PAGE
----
“Wake up, father,” he whispered, placing his lips close to his ear. “It is Jim. Don’t you know me?”
“Who’s that? What’s the matter?” asked the prisoner, suddenly sitting up and speaking as if bewildered. “I swear that I heard someone talking in English. But no, it cannot be the case. I’ve dreamt the same thing time and again, until my heart is sick at the thought. No, I am a slave to these brutes, and shall remain so till the end of my days.”
Strange! The voice seemed harsher than that to which Jim was accustomed. But, no doubt, hardship had altered it.
“Don’t try to sleep anymore,” he whispered eagerly. “The voice is real. I am here—Jim! Can’t you tell?”
The prisoner, who had again thrown himself upon the floor, shot up into a sitting position as if he had been struck, and sat there staring at the figure beside him, as if unable to believe his ears.
“It’s true, then?” he said huskily. “But who are you? Jim? Who’s Jim? I know of none of that name, save an old shipmate who sailed a trip or two to the ‘shiny’ with me. Who is it, then? But anyway I reckon that it is a friend.”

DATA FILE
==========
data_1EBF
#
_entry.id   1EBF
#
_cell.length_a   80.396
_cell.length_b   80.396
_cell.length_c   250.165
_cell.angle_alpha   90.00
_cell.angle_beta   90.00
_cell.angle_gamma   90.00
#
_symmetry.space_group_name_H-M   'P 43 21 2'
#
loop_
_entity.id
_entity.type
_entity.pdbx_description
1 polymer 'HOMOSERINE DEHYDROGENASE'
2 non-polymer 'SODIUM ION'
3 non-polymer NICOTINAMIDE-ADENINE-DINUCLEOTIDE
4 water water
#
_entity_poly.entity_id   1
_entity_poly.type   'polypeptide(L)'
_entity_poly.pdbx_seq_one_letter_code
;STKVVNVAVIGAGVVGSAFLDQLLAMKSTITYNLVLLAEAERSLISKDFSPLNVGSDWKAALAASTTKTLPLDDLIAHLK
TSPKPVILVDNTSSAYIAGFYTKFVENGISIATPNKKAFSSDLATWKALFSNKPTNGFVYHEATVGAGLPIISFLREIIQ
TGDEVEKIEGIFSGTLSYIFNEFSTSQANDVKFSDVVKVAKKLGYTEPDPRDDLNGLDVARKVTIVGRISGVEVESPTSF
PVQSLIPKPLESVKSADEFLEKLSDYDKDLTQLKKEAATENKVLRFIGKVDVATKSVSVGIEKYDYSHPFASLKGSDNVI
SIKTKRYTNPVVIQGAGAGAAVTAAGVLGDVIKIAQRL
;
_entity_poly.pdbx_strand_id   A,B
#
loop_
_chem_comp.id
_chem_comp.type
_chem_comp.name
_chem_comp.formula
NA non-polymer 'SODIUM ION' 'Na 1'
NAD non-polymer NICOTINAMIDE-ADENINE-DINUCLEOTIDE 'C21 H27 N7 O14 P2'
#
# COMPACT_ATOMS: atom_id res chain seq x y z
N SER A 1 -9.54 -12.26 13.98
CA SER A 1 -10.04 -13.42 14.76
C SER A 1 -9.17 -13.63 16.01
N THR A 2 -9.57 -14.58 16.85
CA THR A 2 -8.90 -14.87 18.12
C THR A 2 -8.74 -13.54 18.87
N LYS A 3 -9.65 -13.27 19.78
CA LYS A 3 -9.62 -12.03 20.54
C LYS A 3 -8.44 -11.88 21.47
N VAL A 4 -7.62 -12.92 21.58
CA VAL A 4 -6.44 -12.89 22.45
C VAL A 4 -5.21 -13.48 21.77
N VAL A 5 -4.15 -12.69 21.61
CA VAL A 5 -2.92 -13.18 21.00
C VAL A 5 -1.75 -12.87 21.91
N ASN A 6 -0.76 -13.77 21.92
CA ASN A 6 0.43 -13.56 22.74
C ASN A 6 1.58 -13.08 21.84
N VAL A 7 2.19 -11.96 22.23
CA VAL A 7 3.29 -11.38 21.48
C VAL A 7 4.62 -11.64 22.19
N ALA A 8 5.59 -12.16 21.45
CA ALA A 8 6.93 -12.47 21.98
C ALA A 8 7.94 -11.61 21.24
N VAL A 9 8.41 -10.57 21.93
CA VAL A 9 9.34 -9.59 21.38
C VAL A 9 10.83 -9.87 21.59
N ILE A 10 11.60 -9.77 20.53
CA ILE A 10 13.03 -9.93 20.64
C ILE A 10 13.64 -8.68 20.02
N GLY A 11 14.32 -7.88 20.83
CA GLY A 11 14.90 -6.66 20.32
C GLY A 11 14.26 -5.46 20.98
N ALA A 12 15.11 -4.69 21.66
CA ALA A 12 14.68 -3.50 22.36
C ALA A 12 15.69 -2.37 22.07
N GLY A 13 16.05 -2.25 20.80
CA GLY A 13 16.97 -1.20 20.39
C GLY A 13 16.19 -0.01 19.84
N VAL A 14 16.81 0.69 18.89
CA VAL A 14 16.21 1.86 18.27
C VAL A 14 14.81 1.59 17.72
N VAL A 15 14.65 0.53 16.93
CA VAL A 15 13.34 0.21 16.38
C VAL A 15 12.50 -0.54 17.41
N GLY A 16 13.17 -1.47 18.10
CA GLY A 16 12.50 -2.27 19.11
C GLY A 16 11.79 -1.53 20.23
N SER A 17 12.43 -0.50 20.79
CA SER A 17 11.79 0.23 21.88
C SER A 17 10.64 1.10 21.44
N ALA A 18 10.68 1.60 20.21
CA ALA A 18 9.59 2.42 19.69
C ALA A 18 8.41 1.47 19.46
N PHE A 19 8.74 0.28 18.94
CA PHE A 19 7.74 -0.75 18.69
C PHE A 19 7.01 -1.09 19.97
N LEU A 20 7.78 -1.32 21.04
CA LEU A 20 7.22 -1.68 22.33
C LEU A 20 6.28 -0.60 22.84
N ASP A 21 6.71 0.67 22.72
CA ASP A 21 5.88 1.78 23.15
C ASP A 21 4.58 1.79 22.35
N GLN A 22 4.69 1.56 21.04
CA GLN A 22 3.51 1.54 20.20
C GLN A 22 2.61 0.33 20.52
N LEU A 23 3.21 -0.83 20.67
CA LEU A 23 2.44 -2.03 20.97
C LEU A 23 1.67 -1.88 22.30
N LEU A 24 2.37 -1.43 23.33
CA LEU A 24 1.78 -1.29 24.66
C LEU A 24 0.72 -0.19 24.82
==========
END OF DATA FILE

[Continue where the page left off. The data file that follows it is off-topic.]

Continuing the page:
At the words a dreadful fear fell upon Jim, and crawling closer to the prisoner, he stared eagerly into his face, endeavoring to make out in the obscurity of the hut what were the features. As if to help him in his trouble, a few stray rays of the moon managed at that moment to penetrate a chink between the door and its post, and, falling upon the white stranger, allowed a closer scrutiny than would otherwise have been possible. To describe the disappointment, the dismay, which Jim felt would be impossible; for, after all his care, after all his labors and trials, he saw that a hideous error had been made, and that the white prisoner was not Colonel Hubbard who was reported to have escaped the wreck in the Gulf of Aden.